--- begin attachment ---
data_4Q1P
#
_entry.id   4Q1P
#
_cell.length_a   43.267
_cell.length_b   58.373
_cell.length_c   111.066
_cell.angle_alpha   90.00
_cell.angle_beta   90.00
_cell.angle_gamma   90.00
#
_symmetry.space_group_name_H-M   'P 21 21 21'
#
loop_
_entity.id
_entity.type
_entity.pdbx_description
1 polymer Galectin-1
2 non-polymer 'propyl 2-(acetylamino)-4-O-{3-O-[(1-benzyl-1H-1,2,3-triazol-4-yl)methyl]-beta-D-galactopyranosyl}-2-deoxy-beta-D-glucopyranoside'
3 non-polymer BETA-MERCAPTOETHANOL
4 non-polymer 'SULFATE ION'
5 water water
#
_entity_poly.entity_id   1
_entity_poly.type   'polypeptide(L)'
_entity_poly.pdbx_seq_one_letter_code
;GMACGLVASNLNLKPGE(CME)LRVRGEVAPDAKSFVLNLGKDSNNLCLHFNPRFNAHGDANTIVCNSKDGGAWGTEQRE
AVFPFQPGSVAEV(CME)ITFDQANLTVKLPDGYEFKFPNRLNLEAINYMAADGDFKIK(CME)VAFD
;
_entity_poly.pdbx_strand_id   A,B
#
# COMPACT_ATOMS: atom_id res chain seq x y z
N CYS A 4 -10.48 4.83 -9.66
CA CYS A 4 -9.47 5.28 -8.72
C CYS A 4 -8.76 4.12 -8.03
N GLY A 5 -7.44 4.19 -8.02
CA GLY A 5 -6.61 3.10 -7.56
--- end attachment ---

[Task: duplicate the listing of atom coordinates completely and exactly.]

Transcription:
data_4Q1P
#
_entry.id   4Q1P
#
_cell.length_a   43.267
_cell.length_b   58.373
_cell.length_c   111.066
_cell.angle_alpha   90.00
_cell.angle_beta   90.00
_cell.angle_gamma   90.00
#
_symmetry.space_group_name_H-M   'P 21 21 21'
#
loop_
_entity.id
_entity.type
_entity.pdbx_description
1 polymer Galectin-1
2 non-polymer 'propyl 2-(acetylamino)-4-O-{3-O-[(1-benzyl-1H-1,2,3-triazol-4-yl)methyl]-beta-D-galactopyranosyl}-2-deoxy-beta-D-glucopyranoside'
3 non-polymer BETA-MERCAPTOETHANOL
4 non-polymer 'SULFATE ION'
5 water water
#
_entity_poly.entity_id   1
_entity_poly.type   'polypeptide(L)'
_entity_poly.pdbx_seq_one_letter_code
;GMACGLVASNLNLKPGE(CME)LRVRGEVAPDAKSFVLNLGKDSNNLCLHFNPRFNAHGDANTIVCNSKDGGAWGTEQRE
AVFPFQPGSVAEV(CME)ITFDQANLTVKLPDGYEFKFPNRLNLEAINYMAADGDFKIK(CME)VAFD
;
_entity_poly.pdbx_strand_id   A,B
#
# COMPACT_ATOMS: atom_id res chain seq x y z
N CYS A 4 -10.48 4.83 -9.66
CA CYS A 4 -9.47 5.28 -8.72
C CYS A 4 -8.76 4.12 -8.03
N GLY A 5 -7.44 4.19 -8.02
CA GLY A 5 -6.61 3.10 -7.56